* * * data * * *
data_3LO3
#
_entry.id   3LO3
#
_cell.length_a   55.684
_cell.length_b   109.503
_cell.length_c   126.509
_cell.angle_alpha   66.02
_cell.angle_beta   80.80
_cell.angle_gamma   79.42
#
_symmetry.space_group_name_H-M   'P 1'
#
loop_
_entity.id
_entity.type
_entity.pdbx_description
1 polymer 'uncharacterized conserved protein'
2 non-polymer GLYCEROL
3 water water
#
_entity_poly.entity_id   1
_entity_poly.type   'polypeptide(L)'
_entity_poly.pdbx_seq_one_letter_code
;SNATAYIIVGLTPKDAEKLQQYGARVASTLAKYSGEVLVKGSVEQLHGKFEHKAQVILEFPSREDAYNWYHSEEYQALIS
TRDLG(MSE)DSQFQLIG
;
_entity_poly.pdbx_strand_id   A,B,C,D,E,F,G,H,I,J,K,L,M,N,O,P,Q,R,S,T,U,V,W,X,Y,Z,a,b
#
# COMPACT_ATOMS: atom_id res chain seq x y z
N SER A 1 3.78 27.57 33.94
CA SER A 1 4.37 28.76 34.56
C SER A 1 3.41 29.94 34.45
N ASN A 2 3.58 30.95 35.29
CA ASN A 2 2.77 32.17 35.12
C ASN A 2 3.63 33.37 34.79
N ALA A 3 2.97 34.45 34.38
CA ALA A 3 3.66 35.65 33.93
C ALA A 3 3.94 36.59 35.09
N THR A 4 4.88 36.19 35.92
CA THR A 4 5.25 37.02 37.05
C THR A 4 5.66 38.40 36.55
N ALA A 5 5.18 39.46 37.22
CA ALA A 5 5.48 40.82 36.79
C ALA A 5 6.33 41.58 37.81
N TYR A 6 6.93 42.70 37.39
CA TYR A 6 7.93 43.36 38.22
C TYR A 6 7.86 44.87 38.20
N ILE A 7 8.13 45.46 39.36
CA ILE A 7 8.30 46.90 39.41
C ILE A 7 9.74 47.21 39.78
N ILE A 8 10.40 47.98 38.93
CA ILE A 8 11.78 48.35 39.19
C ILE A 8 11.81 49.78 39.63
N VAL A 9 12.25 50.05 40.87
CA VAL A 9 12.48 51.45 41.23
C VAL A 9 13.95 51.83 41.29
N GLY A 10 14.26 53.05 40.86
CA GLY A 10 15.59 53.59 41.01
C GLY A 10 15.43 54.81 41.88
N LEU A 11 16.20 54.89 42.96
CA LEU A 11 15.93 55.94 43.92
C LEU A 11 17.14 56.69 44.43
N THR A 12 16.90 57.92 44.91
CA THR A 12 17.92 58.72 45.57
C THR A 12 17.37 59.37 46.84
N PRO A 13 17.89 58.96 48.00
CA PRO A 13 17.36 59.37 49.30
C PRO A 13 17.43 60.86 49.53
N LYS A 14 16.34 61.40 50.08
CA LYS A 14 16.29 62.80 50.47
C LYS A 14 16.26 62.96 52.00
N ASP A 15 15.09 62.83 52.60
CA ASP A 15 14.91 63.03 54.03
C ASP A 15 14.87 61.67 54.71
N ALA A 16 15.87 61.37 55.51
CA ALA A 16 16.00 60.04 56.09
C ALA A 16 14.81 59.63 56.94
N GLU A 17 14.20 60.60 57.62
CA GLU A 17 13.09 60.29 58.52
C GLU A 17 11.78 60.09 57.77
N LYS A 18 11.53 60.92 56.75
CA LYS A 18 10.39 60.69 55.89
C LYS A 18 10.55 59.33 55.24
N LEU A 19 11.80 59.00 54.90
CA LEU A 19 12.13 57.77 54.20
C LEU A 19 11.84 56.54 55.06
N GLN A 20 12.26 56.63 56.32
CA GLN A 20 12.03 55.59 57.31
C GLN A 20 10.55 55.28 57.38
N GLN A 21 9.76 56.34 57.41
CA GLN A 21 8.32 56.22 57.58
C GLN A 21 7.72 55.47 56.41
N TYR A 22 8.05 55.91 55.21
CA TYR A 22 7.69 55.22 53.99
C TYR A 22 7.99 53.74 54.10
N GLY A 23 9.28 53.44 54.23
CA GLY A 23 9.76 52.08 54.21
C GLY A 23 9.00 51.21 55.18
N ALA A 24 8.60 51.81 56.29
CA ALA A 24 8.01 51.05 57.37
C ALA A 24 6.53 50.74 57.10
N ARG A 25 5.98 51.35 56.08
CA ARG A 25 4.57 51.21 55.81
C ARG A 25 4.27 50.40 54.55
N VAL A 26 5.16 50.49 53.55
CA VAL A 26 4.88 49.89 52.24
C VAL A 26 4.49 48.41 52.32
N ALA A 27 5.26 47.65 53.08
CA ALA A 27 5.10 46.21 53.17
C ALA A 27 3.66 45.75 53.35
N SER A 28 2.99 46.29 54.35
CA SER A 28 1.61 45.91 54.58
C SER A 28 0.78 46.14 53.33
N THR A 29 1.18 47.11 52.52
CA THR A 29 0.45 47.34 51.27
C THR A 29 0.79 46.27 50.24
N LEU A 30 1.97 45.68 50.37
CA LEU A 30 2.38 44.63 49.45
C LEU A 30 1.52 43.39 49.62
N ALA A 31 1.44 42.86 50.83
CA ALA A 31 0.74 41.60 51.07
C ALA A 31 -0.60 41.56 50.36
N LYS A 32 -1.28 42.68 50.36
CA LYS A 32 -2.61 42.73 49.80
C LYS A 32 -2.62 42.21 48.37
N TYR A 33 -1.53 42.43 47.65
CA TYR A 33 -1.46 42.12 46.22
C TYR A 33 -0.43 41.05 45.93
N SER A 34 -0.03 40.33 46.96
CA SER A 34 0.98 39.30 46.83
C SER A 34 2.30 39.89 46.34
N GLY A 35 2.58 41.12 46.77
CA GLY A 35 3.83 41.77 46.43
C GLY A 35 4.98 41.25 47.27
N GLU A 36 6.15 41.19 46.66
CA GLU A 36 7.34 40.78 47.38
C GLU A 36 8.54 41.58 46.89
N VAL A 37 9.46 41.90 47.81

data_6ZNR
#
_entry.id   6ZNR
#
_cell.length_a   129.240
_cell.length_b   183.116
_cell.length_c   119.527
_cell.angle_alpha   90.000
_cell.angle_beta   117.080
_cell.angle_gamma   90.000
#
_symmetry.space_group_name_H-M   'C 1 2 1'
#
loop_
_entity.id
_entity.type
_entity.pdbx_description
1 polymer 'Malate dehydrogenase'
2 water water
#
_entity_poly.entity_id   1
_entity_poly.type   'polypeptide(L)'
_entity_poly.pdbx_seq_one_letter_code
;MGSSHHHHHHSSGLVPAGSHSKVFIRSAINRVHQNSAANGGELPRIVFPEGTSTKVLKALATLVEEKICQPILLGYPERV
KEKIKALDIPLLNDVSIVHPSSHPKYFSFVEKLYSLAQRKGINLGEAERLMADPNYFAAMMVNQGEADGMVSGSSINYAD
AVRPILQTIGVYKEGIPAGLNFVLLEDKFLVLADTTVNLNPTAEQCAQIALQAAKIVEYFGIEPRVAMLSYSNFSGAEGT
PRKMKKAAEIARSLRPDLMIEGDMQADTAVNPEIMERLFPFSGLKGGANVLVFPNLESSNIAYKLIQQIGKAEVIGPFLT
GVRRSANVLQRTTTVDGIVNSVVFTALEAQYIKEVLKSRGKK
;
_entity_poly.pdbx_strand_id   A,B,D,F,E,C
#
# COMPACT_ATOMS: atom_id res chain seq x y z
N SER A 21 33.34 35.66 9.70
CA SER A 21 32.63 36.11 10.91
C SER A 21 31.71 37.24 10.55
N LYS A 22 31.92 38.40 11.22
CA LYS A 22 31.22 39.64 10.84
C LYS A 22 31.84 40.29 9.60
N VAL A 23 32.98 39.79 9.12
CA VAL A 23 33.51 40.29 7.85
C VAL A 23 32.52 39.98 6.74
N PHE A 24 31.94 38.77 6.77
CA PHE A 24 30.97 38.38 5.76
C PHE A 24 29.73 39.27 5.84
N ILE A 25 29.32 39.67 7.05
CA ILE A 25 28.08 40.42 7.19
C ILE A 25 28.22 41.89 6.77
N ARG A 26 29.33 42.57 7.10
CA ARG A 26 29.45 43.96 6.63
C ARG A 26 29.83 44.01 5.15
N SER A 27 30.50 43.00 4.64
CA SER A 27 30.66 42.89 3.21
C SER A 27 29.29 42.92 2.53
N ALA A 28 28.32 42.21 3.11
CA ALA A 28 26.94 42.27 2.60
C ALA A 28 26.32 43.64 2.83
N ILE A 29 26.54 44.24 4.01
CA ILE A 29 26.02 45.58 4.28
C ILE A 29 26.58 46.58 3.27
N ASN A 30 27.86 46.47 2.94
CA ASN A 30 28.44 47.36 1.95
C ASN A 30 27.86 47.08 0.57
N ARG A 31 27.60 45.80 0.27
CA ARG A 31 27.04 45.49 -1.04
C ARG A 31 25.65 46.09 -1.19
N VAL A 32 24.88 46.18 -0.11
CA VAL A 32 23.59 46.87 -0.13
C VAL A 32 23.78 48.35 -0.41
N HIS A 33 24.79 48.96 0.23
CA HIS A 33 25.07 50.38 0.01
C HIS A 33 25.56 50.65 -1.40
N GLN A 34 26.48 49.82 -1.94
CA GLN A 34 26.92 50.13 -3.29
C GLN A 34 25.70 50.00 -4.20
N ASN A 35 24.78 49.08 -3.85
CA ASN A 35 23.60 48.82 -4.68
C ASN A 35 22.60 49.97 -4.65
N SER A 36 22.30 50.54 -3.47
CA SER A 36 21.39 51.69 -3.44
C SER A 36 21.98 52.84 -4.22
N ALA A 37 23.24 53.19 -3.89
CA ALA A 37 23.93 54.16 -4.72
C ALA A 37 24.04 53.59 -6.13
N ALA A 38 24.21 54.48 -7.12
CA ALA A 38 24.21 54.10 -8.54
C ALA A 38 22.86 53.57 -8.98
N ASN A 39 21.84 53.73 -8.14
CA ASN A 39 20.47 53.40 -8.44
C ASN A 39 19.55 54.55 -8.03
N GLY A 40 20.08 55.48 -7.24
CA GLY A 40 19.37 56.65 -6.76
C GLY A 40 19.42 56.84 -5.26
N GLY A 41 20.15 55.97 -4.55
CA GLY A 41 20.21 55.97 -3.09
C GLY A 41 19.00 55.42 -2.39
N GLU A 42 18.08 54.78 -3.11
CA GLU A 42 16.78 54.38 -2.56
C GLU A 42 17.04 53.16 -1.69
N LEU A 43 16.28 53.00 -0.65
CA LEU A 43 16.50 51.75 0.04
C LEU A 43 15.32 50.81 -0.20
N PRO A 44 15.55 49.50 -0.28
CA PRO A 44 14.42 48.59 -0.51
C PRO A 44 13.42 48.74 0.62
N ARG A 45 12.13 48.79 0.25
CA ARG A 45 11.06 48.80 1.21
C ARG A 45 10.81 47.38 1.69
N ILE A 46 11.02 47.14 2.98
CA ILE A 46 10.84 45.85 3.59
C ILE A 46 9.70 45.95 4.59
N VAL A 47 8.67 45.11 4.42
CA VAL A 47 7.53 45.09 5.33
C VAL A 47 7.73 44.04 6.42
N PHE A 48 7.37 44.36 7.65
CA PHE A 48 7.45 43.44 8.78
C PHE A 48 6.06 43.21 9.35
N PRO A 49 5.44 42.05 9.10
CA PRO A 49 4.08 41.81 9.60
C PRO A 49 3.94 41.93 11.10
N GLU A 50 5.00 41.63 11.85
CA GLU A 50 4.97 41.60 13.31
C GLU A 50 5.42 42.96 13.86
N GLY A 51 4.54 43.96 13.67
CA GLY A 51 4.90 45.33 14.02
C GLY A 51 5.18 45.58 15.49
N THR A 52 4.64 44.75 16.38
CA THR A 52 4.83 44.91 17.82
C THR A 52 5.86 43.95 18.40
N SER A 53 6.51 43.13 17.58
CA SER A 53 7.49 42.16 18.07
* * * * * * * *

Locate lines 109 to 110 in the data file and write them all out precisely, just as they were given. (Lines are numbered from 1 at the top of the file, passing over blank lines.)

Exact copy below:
N ALA A 27 5.26 47.65 53.08
CA ALA A 27 5.10 46.21 53.17